Was it Really Suprising that Facebook Decided to Retire LiveRail’s Ad Server?

Facebook Acquires LiveRailLast week Facebook announced in a blog post that they intend to retire LiveRail’s ad server business. Alvin Bowles, Facebook’s Head of Global Sales and Publisher Operations said the product was being shuttered so the company could focus more heaving on its Audience Network and on LiveRail as a monetisation platform for publishers.

The move took many in the industry off-guard. “This is certainly a surprising turn of events,” said Scott Braley, General Manager of Programmatic Advertising for Ooyala, who are a competitor with LiveRail on both monetisation and ad serving. “One probable motivation for this move is LiveRail’s recent spate of platform stability challenges and the lack of alignment with the fundamental needs of premium broadcaster and video publishers. It’s not unlikely that Facebook decided to simply scrap the legacy product in order to focus its efforts on a new, home grown solution. This would mirror the approach taken in their acquisition of Atlas where they decided to completely rebuild the platform. In this case, it seems they’ve decided that managing the legacy system wasn’t worth the distraction in the meantime,” he said.

Braley also said he believed that publishers might have been concerned about entering into a strategic relationship with the social giant. “Another motivation could be that big publishers were not terribly comfortable relying on Facebook for such a structurally critical solution such as ad serving. Given the amount of access to inventory and pricing insights that would be ceded, arguably their largest competitor for ad dollars, it wouldn’t be surprising to hear that Facebook decided to focus on other areas where they had a greater short term opportunity,” he added.

The ad serving business is a difficult nut to crack. In some respects ad serving has become something of a commodity – particularly in display and mobile – although video ad serving has always been considerably more complicated. This is partly because video is simply more technically complex, but also because video publishers often require custom solutions. For example, an online publisher might simply require pre-roll and perhaps some in-text ads for desktop and mobile. Whereas a broadcaster might require pre-roll, mid-roll, ad-podding (for clusters of more than one ad) and delivery across OTT, desktop and mobile. Delivering these custom approaches requires the kind of direct service and support levels that are unlikely to appeal to a company with Facebook’s scale.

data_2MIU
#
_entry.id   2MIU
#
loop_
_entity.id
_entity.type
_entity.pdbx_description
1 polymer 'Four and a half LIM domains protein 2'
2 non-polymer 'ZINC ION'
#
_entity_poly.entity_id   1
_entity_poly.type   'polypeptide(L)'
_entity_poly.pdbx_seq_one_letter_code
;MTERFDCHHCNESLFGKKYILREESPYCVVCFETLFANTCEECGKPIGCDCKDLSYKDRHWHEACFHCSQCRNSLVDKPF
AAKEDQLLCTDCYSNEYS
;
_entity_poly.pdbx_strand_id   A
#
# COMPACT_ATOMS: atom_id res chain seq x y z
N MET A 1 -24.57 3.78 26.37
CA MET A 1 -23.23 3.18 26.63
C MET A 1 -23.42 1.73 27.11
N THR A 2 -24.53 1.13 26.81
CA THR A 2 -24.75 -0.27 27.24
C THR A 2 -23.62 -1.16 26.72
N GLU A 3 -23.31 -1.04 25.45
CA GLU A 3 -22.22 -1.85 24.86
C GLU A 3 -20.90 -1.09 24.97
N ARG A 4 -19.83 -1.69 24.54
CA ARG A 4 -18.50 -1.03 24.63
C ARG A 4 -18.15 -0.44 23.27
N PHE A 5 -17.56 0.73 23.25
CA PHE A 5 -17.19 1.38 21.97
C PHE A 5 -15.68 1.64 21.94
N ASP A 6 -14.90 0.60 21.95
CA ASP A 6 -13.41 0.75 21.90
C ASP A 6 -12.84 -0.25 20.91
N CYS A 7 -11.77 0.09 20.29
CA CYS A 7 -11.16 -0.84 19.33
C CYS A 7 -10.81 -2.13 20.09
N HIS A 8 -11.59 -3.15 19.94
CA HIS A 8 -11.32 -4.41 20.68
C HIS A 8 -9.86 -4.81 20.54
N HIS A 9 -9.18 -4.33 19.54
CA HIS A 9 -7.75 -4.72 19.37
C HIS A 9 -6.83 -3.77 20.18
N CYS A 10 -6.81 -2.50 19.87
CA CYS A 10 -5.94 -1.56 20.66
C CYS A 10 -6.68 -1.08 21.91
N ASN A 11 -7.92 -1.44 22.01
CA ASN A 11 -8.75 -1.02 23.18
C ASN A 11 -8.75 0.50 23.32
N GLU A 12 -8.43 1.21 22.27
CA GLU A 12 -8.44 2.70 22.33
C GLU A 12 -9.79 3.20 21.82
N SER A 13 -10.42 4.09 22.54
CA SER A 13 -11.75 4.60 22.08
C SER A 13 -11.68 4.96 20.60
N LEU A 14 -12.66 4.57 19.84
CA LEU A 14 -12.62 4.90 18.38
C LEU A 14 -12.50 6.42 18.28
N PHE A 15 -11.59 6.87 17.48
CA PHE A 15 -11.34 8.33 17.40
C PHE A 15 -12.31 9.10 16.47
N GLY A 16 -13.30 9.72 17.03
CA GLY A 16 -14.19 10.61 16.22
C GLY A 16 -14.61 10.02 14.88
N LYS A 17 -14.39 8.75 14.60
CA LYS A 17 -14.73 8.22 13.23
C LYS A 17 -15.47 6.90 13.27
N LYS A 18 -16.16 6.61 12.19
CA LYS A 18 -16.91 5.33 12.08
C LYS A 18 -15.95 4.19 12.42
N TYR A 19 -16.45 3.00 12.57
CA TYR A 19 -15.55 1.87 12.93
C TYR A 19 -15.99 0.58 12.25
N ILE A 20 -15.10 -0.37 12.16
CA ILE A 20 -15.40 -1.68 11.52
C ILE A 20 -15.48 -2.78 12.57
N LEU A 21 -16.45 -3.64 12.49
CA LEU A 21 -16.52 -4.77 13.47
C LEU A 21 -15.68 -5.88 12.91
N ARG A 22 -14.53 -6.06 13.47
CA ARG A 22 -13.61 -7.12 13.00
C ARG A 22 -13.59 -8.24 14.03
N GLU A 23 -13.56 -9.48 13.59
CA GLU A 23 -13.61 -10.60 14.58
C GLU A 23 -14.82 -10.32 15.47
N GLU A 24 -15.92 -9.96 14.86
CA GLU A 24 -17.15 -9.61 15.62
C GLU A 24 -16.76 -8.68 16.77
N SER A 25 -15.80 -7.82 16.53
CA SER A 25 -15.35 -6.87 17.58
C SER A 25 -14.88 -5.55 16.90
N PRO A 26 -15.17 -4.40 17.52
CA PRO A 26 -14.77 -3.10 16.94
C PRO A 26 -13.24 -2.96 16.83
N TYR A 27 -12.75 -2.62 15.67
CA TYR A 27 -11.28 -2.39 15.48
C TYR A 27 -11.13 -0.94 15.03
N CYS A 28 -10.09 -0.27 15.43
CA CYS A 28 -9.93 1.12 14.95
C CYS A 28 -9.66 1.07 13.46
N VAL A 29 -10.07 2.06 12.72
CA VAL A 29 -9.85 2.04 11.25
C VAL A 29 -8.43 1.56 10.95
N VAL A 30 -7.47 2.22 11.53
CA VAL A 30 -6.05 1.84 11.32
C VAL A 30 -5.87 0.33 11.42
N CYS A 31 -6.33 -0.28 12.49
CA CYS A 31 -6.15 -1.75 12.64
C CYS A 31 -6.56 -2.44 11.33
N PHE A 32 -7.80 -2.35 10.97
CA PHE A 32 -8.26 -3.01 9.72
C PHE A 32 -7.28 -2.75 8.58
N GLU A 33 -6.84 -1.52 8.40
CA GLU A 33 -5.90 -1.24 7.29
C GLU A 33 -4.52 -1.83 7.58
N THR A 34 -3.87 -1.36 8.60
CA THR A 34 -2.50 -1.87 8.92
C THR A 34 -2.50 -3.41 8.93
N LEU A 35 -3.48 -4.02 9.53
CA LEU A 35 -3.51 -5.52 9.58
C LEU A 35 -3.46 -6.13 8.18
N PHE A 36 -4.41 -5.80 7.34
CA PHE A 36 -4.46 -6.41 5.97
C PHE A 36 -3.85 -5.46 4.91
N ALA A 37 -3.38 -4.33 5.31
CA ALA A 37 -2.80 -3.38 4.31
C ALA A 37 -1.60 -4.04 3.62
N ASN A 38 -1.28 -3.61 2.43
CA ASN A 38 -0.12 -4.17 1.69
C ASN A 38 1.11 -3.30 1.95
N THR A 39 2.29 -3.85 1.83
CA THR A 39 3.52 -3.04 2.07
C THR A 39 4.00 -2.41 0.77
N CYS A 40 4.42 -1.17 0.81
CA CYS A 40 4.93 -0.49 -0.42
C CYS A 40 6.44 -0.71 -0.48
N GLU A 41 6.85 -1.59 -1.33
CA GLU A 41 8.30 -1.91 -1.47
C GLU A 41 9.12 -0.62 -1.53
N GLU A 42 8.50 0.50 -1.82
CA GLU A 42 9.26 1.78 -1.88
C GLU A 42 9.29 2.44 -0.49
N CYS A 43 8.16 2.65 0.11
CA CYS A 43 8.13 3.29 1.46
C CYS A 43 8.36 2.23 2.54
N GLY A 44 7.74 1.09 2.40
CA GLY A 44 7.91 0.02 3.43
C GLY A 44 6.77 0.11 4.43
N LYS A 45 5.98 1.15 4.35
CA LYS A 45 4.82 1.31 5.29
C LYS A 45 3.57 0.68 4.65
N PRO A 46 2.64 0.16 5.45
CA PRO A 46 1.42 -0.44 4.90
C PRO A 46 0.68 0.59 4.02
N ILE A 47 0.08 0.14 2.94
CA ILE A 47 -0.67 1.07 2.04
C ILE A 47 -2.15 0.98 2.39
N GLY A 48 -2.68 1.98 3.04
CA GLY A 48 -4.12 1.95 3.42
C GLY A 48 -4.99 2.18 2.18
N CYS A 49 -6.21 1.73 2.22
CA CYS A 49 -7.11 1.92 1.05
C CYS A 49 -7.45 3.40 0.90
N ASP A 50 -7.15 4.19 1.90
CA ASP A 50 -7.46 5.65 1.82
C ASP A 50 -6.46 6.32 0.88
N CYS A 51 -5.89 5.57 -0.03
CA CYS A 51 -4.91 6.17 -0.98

Matt Prohaska,CEO  and Principal at Prohaska Consulting, believes that it’s a logical move for Facebook. “This appears to be the classic dual reason of an acquiring company wanting to invest more into the larger entity they invested in for overall ad serving, which is Atlas in this case. On the one hand, focusing on Atlas will allows Facebook to concentrate its resources in one place, whilst also enabling them to maintain a best of breed product and to better align where it can win. What percentage breakout goes to each of those two reasons is just speculation for anyone outside of Facebook, since we’ve heard and seen anecdotal evidence of each with publishers and other ad tech companies we work with. In the long-term, it’s a smart move and a bigger win, despite the short-term disruption and smaller hit to the business.”

Yoav Naveh, CEO & Co-Founder of ConvertMedia, said he too could see a clear rationale for the move. “Facebook’s primary advantage is their data and their reach, rather than as an ad serving platform, so the decision to shut down LiveRail’s ad serving functionality better aligns their business with their core competency. I expect that Facebook will continue to innovate in the video player space, as they have done with their in-feed unit, leveraging the LiveRail technology that enables them to focus on private marketplace demands.”

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